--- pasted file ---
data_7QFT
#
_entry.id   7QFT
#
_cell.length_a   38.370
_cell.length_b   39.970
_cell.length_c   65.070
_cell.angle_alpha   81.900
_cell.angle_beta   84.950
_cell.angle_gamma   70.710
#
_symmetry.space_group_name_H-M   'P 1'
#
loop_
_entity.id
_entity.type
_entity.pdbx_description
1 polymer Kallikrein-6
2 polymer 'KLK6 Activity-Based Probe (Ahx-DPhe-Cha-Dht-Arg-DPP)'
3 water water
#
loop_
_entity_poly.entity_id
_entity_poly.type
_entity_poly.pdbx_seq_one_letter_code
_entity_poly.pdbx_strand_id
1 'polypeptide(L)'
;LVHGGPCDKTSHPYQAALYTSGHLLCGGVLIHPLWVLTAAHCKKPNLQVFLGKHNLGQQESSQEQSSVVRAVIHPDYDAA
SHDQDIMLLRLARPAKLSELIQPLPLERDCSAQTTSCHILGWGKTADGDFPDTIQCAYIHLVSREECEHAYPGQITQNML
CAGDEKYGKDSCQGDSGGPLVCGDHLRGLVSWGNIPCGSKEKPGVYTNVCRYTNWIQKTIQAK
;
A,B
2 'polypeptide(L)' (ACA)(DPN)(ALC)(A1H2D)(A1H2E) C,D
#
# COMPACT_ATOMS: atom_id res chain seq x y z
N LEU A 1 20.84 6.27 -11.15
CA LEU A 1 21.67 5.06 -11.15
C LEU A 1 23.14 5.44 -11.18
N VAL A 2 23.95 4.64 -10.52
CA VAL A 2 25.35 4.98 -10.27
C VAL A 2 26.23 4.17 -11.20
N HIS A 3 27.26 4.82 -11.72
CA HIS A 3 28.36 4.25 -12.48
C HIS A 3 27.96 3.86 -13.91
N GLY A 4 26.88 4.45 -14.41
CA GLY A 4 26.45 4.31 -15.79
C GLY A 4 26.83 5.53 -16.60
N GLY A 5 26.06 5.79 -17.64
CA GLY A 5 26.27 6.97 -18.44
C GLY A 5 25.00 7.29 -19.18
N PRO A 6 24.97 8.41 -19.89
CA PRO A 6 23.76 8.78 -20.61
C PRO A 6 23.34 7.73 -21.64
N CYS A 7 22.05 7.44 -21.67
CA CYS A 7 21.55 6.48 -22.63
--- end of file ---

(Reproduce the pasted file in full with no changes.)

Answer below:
data_7QFT
#
_entry.id   7QFT
#
_cell.length_a   38.370
_cell.length_b   39.970
_cell.length_c   65.070
_cell.angle_alpha   81.900
_cell.angle_beta   84.950
_cell.angle_gamma   70.710
#
_symmetry.space_group_name_H-M   'P 1'
#
loop_
_entity.id
_entity.type
_entity.pdbx_description
1 polymer Kallikrein-6
2 polymer 'KLK6 Activity-Based Probe (Ahx-DPhe-Cha-Dht-Arg-DPP)'
3 water water
#
loop_
_entity_poly.entity_id
_entity_poly.type
_entity_poly.pdbx_seq_one_letter_code
_entity_poly.pdbx_strand_id
1 'polypeptide(L)'
;LVHGGPCDKTSHPYQAALYTSGHLLCGGVLIHPLWVLTAAHCKKPNLQVFLGKHNLGQQESSQEQSSVVRAVIHPDYDAA
SHDQDIMLLRLARPAKLSELIQPLPLERDCSAQTTSCHILGWGKTADGDFPDTIQCAYIHLVSREECEHAYPGQITQNML
CAGDEKYGKDSCQGDSGGPLVCGDHLRGLVSWGNIPCGSKEKPGVYTNVCRYTNWIQKTIQAK
;
A,B
2 'polypeptide(L)' (ACA)(DPN)(ALC)(A1H2D)(A1H2E) C,D
#
# COMPACT_ATOMS: atom_id res chain seq x y z
N LEU A 1 20.84 6.27 -11.15
CA LEU A 1 21.67 5.06 -11.15
C LEU A 1 23.14 5.44 -11.18
N VAL A 2 23.95 4.64 -10.52
CA VAL A 2 25.35 4.98 -10.27
C VAL A 2 26.23 4.17 -11.20
N HIS A 3 27.26 4.82 -11.72
CA HIS A 3 28.36 4.25 -12.48
C HIS A 3 27.96 3.86 -13.91
N GLY A 4 26.88 4.45 -14.41
CA GLY A 4 26.45 4.31 -15.79
C GLY A 4 26.83 5.53 -16.60
N GLY A 5 26.06 5.79 -17.64
CA GLY A 5 26.27 6.97 -18.44
C GLY A 5 25.00 7.29 -19.18
N PRO A 6 24.97 8.41 -19.89
CA PRO A 6 23.76 8.78 -20.61
C PRO A 6 23.34 7.73 -21.64
N CYS A 7 22.05 7.44 -21.67
CA CYS A 7 21.55 6.48 -22.63